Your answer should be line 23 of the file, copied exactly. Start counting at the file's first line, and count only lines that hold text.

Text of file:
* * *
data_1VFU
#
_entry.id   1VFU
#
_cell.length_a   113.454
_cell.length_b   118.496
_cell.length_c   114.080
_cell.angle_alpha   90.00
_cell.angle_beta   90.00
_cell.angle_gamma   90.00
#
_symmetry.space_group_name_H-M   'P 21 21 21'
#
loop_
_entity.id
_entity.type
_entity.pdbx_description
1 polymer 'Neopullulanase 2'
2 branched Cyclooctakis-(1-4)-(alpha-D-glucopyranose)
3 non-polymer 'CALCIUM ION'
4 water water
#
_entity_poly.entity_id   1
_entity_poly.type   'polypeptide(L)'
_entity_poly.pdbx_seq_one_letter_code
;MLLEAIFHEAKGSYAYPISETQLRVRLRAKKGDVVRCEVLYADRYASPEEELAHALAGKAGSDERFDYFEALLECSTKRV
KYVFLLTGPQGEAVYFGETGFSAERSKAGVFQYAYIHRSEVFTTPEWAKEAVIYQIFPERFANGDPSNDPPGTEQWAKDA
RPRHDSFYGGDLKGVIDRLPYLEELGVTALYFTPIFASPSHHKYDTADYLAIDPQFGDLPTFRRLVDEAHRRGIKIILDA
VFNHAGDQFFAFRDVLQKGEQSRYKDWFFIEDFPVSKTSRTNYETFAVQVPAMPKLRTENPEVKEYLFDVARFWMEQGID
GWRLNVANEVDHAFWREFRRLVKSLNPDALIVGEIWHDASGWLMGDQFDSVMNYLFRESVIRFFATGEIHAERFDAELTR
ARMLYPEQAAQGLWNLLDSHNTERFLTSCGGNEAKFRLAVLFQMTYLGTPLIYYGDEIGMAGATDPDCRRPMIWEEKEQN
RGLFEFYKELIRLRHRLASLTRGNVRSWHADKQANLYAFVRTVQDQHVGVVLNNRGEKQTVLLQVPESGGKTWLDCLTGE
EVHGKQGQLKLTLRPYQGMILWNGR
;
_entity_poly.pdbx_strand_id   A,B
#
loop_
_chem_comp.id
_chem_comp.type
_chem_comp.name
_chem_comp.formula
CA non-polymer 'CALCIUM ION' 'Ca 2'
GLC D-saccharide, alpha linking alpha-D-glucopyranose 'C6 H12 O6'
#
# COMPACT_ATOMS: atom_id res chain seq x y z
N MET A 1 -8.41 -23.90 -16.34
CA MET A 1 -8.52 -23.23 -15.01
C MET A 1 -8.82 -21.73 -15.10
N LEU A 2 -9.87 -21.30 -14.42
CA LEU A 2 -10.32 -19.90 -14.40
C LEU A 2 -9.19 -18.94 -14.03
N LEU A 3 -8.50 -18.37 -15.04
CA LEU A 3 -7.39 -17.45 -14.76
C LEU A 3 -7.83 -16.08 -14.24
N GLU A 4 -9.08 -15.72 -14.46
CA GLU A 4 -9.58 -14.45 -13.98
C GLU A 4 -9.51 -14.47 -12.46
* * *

_entity_poly.entity_id   1